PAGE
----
The Weylin Story (Chapter 5)

Whenever a party was given, guests would comment incessantly about how much fun they were having. The Elwood family, for instance, who were once invited over to a gathering at the Seymours’, were said to have talked about it almost at every dinner for years. Guests were truly enchanted.

It wasn’t for nothing that little Weylin grew up in this magical, eccentric and artistic environment. The loss of his father had awaken in the 11-year-old boy a strong need of stepping out of his house to get some work, but he didn’t really know what to do. He started looking for jobs down in the market, where he was usually rejected for being just a kid. The marketeers were very suspicious of little boys; some liked to steal their goods. One time he got a chance helping a friend of his father. He was a barber, which Weylin didn’t like much; he found it boring, and instead of growing in inspiration and strength to help his mother, he was getting depressed.

One day, when he was just about to quit, he was once again listening to the typical men conversation that takes place at a barber shop, which of course is about women. This frequent client, Mr. Roy Albany, was mulling over how hard it was for him to meet the ideal lady to fall in love with and get married to. Weylin, who grew up as an only child surrounded by joyous gatherings, knew he had a special talent to observe women’s interest in men. He knew the way they felt, the way they peeped at men while analyzing them when they didn’t notice. Despite being just a kid, he understood the adults’ psychology quite well as to couples and enjoyment. He used to say that when people are comfortable at a social gathering, they produce a certain vibe that contains an extremely subtle information about themselves, to which even kids can be sensitive and many times get it better than grown ups, instinctively. Altogether with this special skill was the street knowledge Weylin had cultivated running around in the markets, old bars, hangouts and all the people he had met so far at his young age.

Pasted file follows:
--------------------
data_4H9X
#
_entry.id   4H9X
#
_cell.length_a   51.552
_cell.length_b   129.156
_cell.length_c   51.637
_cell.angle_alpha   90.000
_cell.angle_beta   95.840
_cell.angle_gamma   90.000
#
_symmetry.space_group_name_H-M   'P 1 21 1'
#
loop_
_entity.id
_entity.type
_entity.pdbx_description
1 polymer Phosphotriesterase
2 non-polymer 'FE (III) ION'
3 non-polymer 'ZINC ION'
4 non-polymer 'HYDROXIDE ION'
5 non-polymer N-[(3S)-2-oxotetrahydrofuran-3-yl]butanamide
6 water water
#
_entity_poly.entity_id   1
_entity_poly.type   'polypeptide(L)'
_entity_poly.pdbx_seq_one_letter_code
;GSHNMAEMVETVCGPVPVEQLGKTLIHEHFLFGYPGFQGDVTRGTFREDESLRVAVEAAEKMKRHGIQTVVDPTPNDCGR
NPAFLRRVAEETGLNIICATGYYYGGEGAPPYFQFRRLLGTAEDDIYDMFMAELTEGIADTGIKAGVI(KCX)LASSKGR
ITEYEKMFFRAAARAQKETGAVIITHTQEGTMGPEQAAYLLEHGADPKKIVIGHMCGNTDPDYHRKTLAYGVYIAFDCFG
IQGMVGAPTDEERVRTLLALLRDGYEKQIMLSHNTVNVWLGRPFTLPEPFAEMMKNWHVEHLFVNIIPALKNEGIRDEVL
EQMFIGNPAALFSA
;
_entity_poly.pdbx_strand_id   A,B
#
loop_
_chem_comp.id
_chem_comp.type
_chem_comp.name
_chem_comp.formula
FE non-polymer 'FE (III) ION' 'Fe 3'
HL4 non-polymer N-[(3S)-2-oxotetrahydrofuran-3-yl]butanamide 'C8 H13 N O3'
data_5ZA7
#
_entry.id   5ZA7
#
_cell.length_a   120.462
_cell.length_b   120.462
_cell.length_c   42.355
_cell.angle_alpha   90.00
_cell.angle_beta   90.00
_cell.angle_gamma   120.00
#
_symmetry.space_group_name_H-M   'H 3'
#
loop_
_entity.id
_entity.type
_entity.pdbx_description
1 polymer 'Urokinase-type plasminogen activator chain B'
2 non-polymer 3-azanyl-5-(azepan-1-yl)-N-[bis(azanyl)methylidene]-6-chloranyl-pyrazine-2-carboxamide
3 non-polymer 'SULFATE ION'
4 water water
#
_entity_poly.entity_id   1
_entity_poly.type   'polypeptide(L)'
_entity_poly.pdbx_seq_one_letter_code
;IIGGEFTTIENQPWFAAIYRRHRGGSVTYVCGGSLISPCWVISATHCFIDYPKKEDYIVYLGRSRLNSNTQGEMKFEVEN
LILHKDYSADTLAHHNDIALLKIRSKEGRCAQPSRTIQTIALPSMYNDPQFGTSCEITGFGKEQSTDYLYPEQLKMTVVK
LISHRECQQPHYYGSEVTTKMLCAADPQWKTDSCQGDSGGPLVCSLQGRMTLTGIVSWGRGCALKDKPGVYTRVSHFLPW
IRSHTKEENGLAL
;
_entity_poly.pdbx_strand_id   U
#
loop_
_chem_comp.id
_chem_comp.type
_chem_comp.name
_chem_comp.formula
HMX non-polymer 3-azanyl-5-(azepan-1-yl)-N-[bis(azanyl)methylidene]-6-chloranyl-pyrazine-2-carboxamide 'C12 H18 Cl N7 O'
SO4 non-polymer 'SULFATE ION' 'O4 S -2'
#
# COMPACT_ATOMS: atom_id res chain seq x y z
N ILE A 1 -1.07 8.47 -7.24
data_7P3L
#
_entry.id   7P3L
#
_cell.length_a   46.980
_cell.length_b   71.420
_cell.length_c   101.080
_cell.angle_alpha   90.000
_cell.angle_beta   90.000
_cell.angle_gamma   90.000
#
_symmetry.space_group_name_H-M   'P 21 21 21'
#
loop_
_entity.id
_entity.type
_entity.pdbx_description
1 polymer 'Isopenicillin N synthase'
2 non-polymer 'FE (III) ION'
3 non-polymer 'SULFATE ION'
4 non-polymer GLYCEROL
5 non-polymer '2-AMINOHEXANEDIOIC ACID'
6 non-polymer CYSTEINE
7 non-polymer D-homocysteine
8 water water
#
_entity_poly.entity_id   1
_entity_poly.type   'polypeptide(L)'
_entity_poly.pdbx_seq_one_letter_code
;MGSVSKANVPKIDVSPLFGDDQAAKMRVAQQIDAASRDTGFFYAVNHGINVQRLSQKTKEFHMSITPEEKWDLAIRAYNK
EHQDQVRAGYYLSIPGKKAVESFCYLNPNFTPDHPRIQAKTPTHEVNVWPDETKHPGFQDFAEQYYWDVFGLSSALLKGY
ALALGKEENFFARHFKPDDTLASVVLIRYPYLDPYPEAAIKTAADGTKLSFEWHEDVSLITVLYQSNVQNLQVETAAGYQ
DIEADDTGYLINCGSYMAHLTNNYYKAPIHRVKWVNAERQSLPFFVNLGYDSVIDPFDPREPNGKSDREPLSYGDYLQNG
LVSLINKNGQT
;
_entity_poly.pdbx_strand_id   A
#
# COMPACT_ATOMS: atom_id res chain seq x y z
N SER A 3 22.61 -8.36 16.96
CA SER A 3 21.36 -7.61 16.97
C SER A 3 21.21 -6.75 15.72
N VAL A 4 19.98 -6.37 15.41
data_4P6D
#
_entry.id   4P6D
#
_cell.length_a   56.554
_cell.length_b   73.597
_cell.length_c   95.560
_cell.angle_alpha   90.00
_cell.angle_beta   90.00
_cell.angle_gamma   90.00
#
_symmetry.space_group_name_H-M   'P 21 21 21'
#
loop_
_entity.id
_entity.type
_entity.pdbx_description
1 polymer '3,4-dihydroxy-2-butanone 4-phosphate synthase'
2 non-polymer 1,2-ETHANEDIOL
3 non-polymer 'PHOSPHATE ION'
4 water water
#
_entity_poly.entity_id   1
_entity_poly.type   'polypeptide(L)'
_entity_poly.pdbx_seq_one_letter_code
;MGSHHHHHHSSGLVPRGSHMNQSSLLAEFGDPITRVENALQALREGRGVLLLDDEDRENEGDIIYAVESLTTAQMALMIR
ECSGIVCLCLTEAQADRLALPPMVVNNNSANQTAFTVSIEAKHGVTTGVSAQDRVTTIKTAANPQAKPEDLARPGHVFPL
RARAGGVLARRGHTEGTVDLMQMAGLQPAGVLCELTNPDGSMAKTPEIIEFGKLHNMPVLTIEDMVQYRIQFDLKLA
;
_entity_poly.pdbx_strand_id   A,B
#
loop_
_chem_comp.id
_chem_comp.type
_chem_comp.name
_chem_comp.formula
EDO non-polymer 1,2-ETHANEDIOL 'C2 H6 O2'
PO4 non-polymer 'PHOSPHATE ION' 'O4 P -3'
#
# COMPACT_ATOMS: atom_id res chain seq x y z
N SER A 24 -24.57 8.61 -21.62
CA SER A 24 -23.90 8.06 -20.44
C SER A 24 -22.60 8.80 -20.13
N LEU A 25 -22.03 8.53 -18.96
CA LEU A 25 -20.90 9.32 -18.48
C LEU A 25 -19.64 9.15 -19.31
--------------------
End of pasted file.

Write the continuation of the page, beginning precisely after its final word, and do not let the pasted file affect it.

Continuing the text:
Drawing: T. Horner, 1836.